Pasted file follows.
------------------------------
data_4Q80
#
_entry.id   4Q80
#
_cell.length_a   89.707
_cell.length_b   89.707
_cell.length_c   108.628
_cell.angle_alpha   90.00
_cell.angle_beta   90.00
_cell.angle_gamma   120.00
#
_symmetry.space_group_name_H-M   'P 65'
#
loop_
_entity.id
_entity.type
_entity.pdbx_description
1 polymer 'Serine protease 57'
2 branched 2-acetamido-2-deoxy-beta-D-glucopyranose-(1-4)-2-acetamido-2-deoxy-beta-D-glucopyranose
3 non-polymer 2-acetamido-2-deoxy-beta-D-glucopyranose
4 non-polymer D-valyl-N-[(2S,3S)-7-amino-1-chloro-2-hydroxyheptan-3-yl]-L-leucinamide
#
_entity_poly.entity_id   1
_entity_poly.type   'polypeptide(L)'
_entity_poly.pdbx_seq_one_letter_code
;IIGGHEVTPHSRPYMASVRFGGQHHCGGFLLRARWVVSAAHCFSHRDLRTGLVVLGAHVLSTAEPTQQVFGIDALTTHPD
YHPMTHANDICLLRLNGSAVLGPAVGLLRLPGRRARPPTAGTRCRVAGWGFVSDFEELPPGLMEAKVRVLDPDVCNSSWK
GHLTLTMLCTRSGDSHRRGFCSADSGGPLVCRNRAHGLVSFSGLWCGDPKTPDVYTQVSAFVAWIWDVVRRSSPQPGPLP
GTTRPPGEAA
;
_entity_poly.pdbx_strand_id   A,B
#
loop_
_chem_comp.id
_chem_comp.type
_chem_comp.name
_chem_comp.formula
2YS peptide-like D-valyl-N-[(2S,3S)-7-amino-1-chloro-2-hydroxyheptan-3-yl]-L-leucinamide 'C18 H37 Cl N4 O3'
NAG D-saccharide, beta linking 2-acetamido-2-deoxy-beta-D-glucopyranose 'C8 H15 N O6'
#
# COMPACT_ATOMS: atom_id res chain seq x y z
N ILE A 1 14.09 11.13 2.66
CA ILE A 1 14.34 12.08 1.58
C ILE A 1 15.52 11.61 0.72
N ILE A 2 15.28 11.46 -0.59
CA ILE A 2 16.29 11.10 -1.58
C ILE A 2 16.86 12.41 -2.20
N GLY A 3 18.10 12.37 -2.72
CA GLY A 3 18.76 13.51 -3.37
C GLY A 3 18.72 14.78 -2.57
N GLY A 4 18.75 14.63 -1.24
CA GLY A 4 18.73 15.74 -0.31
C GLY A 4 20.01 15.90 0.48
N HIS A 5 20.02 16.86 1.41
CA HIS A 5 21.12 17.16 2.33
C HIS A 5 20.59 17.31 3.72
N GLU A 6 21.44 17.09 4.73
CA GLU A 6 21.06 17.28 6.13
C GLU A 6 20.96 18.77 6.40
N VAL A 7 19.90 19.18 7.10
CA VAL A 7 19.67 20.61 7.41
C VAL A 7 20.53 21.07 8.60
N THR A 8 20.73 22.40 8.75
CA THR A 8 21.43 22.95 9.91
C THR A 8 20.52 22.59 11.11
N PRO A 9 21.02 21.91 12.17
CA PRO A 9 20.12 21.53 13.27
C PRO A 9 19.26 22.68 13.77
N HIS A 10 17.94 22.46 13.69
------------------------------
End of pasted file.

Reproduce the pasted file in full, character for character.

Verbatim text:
data_4Q80
#
_entry.id   4Q80
#
_cell.length_a   89.707
_cell.length_b   89.707
_cell.length_c   108.628
_cell.angle_alpha   90.00
_cell.angle_beta   90.00
_cell.angle_gamma   120.00
#
_symmetry.space_group_name_H-M   'P 65'
#
loop_
_entity.id
_entity.type
_entity.pdbx_description
1 polymer 'Serine protease 57'
2 branched 2-acetamido-2-deoxy-beta-D-glucopyranose-(1-4)-2-acetamido-2-deoxy-beta-D-glucopyranose
3 non-polymer 2-acetamido-2-deoxy-beta-D-glucopyranose
4 non-polymer D-valyl-N-[(2S,3S)-7-amino-1-chloro-2-hydroxyheptan-3-yl]-L-leucinamide
#
_entity_poly.entity_id   1
_entity_poly.type   'polypeptide(L)'
_entity_poly.pdbx_seq_one_letter_code
;IIGGHEVTPHSRPYMASVRFGGQHHCGGFLLRARWVVSAAHCFSHRDLRTGLVVLGAHVLSTAEPTQQVFGIDALTTHPD
YHPMTHANDICLLRLNGSAVLGPAVGLLRLPGRRARPPTAGTRCRVAGWGFVSDFEELPPGLMEAKVRVLDPDVCNSSWK
GHLTLTMLCTRSGDSHRRGFCSADSGGPLVCRNRAHGLVSFSGLWCGDPKTPDVYTQVSAFVAWIWDVVRRSSPQPGPLP
GTTRPPGEAA
;
_entity_poly.pdbx_strand_id   A,B
#
loop_
_chem_comp.id
_chem_comp.type
_chem_comp.name
_chem_comp.formula
2YS peptide-like D-valyl-N-[(2S,3S)-7-amino-1-chloro-2-hydroxyheptan-3-yl]-L-leucinamide 'C18 H37 Cl N4 O3'
NAG D-saccharide, beta linking 2-acetamido-2-deoxy-beta-D-glucopyranose 'C8 H15 N O6'
#
# COMPACT_ATOMS: atom_id res chain seq x y z
N ILE A 1 14.09 11.13 2.66
CA ILE A 1 14.34 12.08 1.58
C ILE A 1 15.52 11.61 0.72
N ILE A 2 15.28 11.46 -0.59
CA ILE A 2 16.29 11.10 -1.58
C ILE A 2 16.86 12.41 -2.20
N GLY A 3 18.10 12.37 -2.72
CA GLY A 3 18.76 13.51 -3.37
C GLY A 3 18.72 14.78 -2.57
N GLY A 4 18.75 14.63 -1.24
CA GLY A 4 18.73 15.74 -0.31
C GLY A 4 20.01 15.90 0.48
N HIS A 5 20.02 16.86 1.41
CA HIS A 5 21.12 17.16 2.33
C HIS A 5 20.59 17.31 3.72
N GLU A 6 21.44 17.09 4.73
CA GLU A 6 21.06 17.28 6.13
C GLU A 6 20.96 18.77 6.40
N VAL A 7 19.90 19.18 7.10
CA VAL A 7 19.67 20.61 7.41
C VAL A 7 20.53 21.07 8.60
N THR A 8 20.73 22.40 8.75
CA THR A 8 21.43 22.95 9.91
C THR A 8 20.52 22.59 11.11
N PRO A 9 21.02 21.91 12.17
CA PRO A 9 20.12 21.53 13.27
C PRO A 9 19.26 22.68 13.77
N HIS A 10 17.94 22.46 13.69